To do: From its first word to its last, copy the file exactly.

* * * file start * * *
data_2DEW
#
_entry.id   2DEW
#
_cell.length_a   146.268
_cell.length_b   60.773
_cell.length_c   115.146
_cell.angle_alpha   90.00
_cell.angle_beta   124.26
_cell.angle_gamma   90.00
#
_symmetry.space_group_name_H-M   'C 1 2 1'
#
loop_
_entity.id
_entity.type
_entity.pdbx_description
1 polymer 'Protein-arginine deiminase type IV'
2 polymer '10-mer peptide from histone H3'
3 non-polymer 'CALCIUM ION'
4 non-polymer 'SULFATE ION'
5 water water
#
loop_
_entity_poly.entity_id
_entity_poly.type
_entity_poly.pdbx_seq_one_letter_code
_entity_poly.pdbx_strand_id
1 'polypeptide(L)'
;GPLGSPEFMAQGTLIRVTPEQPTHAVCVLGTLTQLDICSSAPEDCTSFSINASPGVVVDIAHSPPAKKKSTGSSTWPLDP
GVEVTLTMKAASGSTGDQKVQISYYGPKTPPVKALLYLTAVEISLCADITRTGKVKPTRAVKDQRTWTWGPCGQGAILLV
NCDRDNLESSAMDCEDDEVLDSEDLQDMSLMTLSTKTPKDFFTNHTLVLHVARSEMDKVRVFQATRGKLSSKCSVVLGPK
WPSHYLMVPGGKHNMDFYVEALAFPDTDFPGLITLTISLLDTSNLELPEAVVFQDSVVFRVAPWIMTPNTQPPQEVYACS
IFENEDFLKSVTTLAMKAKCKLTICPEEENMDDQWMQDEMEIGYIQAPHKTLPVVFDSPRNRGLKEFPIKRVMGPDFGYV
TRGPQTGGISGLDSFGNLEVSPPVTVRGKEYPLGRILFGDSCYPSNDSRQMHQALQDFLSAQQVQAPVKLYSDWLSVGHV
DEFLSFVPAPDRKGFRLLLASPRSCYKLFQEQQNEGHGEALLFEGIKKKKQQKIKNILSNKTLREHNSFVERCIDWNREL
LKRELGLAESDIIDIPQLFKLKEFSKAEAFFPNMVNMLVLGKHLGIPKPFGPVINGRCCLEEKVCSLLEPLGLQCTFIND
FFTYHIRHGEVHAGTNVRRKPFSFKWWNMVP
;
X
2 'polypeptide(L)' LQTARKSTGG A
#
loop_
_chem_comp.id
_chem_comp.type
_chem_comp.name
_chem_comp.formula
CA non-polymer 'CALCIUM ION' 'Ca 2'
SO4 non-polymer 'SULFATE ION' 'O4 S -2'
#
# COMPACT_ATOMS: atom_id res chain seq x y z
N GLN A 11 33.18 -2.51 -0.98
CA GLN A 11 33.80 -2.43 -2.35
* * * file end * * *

data_2DEW
#
_entry.id   2DEW
#
_cell.length_a   146.268
_cell.length_b   60.773
_cell.length_c   115.146
_cell.angle_alpha   90.00
_cell.angle_beta   124.26
_cell.angle_gamma   90.00
#
_symmetry.space_group_name_H-M   'C 1 2 1'
#
loop_
_entity.id
_entity.type
_entity.pdbx_description
1 polymer 'Protein-arginine deiminase type IV'
2 polymer '10-mer peptide from histone H3'
3 non-polymer 'CALCIUM ION'
4 non-polymer 'SULFATE ION'
5 water water
#
loop_
_entity_poly.entity_id
_entity_poly.type
_entity_poly.pdbx_seq_one_letter_code
_entity_poly.pdbx_strand_id
1 'polypeptide(L)'
;GPLGSPEFMAQGTLIRVTPEQPTHAVCVLGTLTQLDICSSAPEDCTSFSINASPGVVVDIAHSPPAKKKSTGSSTWPLDP
GVEVTLTMKAASGSTGDQKVQISYYGPKTPPVKALLYLTAVEISLCADITRTGKVKPTRAVKDQRTWTWGPCGQGAILLV
NCDRDNLESSAMDCEDDEVLDSEDLQDMSLMTLSTKTPKDFFTNHTLVLHVARSEMDKVRVFQATRGKLSSKCSVVLGPK
WPSHYLMVPGGKHNMDFYVEALAFPDTDFPGLITLTISLLDTSNLELPEAVVFQDSVVFRVAPWIMTPNTQPPQEVYACS
IFENEDFLKSVTTLAMKAKCKLTICPEEENMDDQWMQDEMEIGYIQAPHKTLPVVFDSPRNRGLKEFPIKRVMGPDFGYV
TRGPQTGGISGLDSFGNLEVSPPVTVRGKEYPLGRILFGDSCYPSNDSRQMHQALQDFLSAQQVQAPVKLYSDWLSVGHV
DEFLSFVPAPDRKGFRLLLASPRSCYKLFQEQQNEGHGEALLFEGIKKKKQQKIKNILSNKTLREHNSFVERCIDWNREL
LKRELGLAESDIIDIPQLFKLKEFSKAEAFFPNMVNMLVLGKHLGIPKPFGPVINGRCCLEEKVCSLLEPLGLQCTFIND
FFTYHIRHGEVHAGTNVRRKPFSFKWWNMVP
;
X
2 'polypeptide(L)' LQTARKSTGG A
#
loop_
_chem_comp.id
_chem_comp.type
_chem_comp.name
_chem_comp.formula
CA non-polymer 'CALCIUM ION' 'Ca 2'
SO4 non-polymer 'SULFATE ION' 'O4 S -2'
#
# COMPACT_ATOMS: atom_id res chain seq x y z
N GLN A 11 33.18 -2.51 -0.98
CA GLN A 11 33.80 -2.43 -2.35